There a specific pusher near the click that more handy that a screw



    Here the stem tube with its outer thread.



    And here is now the famous upsetting crown!



    If the crown is not pulled out, it is fully free to move, but when you screw it down you don't turn the stem anymore! Very clever! Now you can see the inner gasket and understand that it should be screwed down to protect the watch!!

    We now remove the rotor to be more comfortable in the following steps



    After putting the screw in a safe place, we can lift off the rotor



    Well, we can now uncase the movement just by unscrewing the 2 casing screws on the nylon ring.



    The movement is free. Be carefull not to dammage the dail and the hands attached.



    We deposit it on another caliber holder to proceed to the hand lift :



    We should first get a minimum alignment to lift them all at the same time. One protects the dial with paper and a sharp V:



    We take the hour hand with the lifter an push gently to lift the whole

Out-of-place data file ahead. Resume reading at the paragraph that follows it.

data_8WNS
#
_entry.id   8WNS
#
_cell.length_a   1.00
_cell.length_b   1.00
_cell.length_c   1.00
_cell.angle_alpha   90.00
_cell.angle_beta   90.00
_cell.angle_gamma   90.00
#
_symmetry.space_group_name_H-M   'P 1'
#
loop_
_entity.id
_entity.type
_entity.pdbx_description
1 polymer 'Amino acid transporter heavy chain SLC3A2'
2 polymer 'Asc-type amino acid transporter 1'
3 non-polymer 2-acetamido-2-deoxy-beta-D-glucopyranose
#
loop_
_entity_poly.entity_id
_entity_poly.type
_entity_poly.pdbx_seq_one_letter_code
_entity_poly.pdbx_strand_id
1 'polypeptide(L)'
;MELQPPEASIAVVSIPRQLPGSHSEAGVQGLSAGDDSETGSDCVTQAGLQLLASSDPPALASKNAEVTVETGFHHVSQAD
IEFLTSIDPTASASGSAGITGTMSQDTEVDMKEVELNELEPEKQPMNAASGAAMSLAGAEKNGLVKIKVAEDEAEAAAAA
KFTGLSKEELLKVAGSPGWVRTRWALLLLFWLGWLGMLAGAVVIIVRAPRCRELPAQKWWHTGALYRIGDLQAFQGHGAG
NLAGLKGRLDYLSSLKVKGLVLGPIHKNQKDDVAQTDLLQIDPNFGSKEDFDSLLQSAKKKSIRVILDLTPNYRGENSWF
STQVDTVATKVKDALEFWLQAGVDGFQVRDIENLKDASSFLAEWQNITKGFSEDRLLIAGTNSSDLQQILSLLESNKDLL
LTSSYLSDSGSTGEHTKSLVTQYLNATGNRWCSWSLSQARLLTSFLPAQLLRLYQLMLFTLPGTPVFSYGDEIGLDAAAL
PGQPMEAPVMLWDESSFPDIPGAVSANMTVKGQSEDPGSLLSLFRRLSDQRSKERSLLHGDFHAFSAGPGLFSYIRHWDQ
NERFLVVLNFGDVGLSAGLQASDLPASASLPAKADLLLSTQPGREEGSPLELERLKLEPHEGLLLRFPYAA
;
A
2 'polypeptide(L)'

It's done!



    That's the Deep Blue !



    We can now remove the dail. 2 small screws block the dial feet on the periphery



    It comes effortless and the dato mechanism appears :



    A wire spring in the small window should be carefully removed before unscrewing the plate.



    So what's going wrong in this dato??



    Ha! OK. I see I broke 2 teeth (orange arrow) of the hour wheel (blue arrow). I remember that something went hard while changing the time and I forced a bit (never do this!).



    So that the hour hand stopped at 1 am to 1 pm while the other continued their run!!

    I've asked to Peter Maier if I could get a new one with my Ministry and Neptune order. Hope so.. While waiting, I keep the whole away from the dust.



    What is more magnificient that any running caliber outside its case !

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    Re: The anatomy of a Vostok

    you really went all out on this one marc! great job, classic post!

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    Re: The anatomy of a Vostok

    As usual, great post and pictures Marc. Hope you can get a new wheel. If not you should not have much trouble getting a used one.

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    Re: The anatomy of a Vostok

    Wonderful post Marc!

    In fact I was just wondering how to remove the dial from a BOCTOK!

    So the new BOCTOK use plastic spacer rings? A shame!